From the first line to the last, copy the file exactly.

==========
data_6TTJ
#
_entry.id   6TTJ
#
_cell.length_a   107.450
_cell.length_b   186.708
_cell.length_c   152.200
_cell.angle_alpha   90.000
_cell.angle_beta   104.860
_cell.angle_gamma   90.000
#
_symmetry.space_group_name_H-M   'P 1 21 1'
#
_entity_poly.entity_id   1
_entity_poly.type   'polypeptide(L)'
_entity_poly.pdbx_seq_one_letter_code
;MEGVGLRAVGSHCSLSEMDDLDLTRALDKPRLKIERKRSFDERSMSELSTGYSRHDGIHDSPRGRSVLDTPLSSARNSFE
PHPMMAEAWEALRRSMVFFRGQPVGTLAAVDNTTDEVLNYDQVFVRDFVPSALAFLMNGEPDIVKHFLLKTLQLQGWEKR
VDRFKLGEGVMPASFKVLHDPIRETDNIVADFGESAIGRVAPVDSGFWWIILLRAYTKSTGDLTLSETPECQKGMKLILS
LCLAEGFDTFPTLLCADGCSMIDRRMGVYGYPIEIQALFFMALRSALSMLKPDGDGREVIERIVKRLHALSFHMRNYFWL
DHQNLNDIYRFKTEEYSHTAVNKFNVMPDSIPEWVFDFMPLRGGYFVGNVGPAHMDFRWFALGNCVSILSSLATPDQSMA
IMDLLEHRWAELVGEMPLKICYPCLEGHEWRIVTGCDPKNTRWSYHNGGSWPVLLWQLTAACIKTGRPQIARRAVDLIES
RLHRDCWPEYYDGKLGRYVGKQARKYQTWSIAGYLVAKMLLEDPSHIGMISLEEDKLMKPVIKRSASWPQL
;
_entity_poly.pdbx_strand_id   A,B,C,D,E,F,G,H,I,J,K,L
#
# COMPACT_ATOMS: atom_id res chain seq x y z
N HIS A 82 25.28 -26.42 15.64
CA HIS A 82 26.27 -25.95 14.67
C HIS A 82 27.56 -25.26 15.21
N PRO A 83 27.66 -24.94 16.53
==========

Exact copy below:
data_6TTJ
#
_entry.id   6TTJ
#
_cell.length_a   107.450
_cell.length_b   186.708
_cell.length_c   152.200
_cell.angle_alpha   90.000
_cell.angle_beta   104.860
_cell.angle_gamma   90.000
#
_symmetry.space_group_name_H-M   'P 1 21 1'
#
_entity_poly.entity_id   1
_entity_poly.type   'polypeptide(L)'
_entity_poly.pdbx_seq_one_letter_code
;MEGVGLRAVGSHCSLSEMDDLDLTRALDKPRLKIERKRSFDERSMSELSTGYSRHDGIHDSPRGRSVLDTPLSSARNSFE
PHPMMAEAWEALRRSMVFFRGQPVGTLAAVDNTTDEVLNYDQVFVRDFVPSALAFLMNGEPDIVKHFLLKTLQLQGWEKR
VDRFKLGEGVMPASFKVLHDPIRETDNIVADFGESAIGRVAPVDSGFWWIILLRAYTKSTGDLTLSETPECQKGMKLILS
LCLAEGFDTFPTLLCADGCSMIDRRMGVYGYPIEIQALFFMALRSALSMLKPDGDGREVIERIVKRLHALSFHMRNYFWL
DHQNLNDIYRFKTEEYSHTAVNKFNVMPDSIPEWVFDFMPLRGGYFVGNVGPAHMDFRWFALGNCVSILSSLATPDQSMA
IMDLLEHRWAELVGEMPLKICYPCLEGHEWRIVTGCDPKNTRWSYHNGGSWPVLLWQLTAACIKTGRPQIARRAVDLIES
RLHRDCWPEYYDGKLGRYVGKQARKYQTWSIAGYLVAKMLLEDPSHIGMISLEEDKLMKPVIKRSASWPQL
;
_entity_poly.pdbx_strand_id   A,B,C,D,E,F,G,H,I,J,K,L
#
# COMPACT_ATOMS: atom_id res chain seq x y z
N HIS A 82 25.28 -26.42 15.64
CA HIS A 82 26.27 -25.95 14.67
C HIS A 82 27.56 -25.26 15.21
N PRO A 83 27.66 -24.94 16.53